But its chief executive officer’s handling of the health crisis has been anything but ordinary. Tesla sued the county blocking its car plant from reopening, with
The weekend flare-up was without precedent in the three months since the
“I’m not messing around,” the 48-year-old billionaire tweeted after Tesla filed its lawsuit against Alameda County. “Absurd & medically irrational behavior in violation of constitutional civil liberties, moreover by *unelected* county officials with no accountability, needs to stop.”
Tesla shares fell 2.7% as of 7:20 a.m. Monday in New York, before the start of regular trading. The stock has soared 96% this year.
Tesla does have a case to make for being unexceptional within the auto industry.
But no carmaker other than Tesla has publicly attacked local health officials or threatened states over shelter-in-place measures that virtually wiped out North American vehicle production for more than a month.
During GM’s first-quarter
“We’re in a good position as we talk to country leaders and state leaders,” she said. “We’ll continue to have dialogue with our unions, as well as with the government leaders, to do the right thing.”
Bay Area Exception
Tesla’s handling of the health crisis also has been unique among companies in the San Francisco Bay area.
“We’ve had discussions with the Alameda County health authorities and show them exactly what we’re doing and they’ve been satisfied with it,” Shah said on an April 7
“While there are massive societal costs from the current shelter in place restrictions, I worry that reopening certain places too quickly before infection rates have been reduced to very minimal levels will almost guarantee future outbreaks and worse longer-term health and economic outcomes,” Zuckerberg said during Facebook’s April 29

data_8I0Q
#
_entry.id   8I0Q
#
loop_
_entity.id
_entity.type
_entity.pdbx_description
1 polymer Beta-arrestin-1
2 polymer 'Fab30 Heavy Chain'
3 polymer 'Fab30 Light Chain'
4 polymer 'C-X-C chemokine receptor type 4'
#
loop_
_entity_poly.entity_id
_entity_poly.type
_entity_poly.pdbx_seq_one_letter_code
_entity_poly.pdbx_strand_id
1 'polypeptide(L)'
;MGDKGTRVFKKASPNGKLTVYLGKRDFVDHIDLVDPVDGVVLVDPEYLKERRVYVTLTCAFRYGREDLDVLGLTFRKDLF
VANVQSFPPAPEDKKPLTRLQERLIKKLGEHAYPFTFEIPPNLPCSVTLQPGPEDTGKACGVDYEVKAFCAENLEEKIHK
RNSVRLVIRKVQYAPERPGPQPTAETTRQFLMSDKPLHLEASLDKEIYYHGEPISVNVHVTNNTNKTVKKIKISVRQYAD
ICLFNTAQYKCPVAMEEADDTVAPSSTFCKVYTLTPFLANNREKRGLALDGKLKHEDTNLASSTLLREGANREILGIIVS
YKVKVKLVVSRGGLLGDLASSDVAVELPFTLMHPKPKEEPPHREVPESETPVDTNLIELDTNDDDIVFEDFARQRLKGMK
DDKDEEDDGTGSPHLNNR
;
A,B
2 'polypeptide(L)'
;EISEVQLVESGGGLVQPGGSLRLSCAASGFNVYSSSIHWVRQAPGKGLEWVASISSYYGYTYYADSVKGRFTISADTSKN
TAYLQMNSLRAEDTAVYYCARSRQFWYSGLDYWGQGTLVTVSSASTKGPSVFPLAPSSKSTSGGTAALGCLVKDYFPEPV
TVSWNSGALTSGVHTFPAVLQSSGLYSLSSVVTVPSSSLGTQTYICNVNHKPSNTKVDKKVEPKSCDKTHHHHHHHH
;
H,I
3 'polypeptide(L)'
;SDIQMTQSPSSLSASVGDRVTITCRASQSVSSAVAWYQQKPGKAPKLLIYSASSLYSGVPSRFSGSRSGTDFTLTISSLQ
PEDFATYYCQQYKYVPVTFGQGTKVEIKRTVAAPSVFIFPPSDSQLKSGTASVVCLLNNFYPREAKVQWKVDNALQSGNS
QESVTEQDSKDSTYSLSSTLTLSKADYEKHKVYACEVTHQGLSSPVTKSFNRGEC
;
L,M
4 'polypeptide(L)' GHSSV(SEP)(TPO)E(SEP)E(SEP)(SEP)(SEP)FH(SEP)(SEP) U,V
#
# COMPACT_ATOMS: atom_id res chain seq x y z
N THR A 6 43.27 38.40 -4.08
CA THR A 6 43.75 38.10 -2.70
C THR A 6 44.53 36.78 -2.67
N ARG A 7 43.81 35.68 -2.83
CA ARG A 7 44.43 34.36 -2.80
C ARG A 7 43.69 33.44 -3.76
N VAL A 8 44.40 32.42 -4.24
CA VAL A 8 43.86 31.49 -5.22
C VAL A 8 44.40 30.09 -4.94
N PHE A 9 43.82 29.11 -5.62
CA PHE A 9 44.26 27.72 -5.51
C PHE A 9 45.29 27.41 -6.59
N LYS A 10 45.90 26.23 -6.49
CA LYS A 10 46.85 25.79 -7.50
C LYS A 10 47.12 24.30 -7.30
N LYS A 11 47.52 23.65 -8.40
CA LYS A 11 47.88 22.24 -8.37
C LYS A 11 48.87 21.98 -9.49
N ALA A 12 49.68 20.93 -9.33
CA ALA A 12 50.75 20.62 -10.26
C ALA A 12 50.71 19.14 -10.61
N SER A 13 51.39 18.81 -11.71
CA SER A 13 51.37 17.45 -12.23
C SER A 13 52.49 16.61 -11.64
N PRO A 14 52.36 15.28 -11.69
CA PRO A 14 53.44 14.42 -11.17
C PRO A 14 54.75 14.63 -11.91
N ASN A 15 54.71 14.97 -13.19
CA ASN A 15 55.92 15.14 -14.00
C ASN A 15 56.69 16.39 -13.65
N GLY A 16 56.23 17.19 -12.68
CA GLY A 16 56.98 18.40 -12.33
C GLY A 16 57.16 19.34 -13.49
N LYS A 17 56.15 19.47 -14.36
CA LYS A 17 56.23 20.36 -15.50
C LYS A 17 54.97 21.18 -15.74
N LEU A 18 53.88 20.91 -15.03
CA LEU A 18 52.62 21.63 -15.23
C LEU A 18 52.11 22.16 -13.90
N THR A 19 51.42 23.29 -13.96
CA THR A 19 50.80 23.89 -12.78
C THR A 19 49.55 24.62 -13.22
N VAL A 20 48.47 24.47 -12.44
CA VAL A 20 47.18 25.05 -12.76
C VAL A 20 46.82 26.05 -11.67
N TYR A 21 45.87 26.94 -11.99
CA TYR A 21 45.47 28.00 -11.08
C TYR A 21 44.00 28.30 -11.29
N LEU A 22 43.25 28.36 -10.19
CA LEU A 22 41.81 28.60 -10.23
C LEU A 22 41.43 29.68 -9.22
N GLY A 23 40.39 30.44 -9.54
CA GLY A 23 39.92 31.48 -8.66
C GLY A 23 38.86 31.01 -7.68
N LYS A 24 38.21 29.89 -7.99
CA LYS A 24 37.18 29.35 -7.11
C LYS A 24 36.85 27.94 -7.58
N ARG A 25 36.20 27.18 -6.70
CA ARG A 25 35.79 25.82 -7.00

Back to Work
On the same day, Musk called shutdown orders
Tesla released a 38-page “Return to Work Playbook” late Saturday laying out the safety protocols it will adopt at all of its facilities. While the company will disinfect work areas, enforce social-distancing precautions and provide personal-protective equipment, among other measures, the document doesn’t include any plans to test workers other than by checking their temperatures.
Alameda officials have said more testing needs to come online and that Covid-19 case counts need to drop before they’ll feel comfortable moving to the next phase of reopening.
Tesla has signaled it may disregard Alameda’s order, saying in a blog post Saturday that it had “started the process of resuming operations.” Several Fremont workers shared text messages with Bloomberg News in which supervisors were calling them back to the factory.
“Our employees are excited to get back to work, and we’re doing so with their health and safety in mind,” the company said.
(Updates with pre-market trading in the fifth paragraph.)
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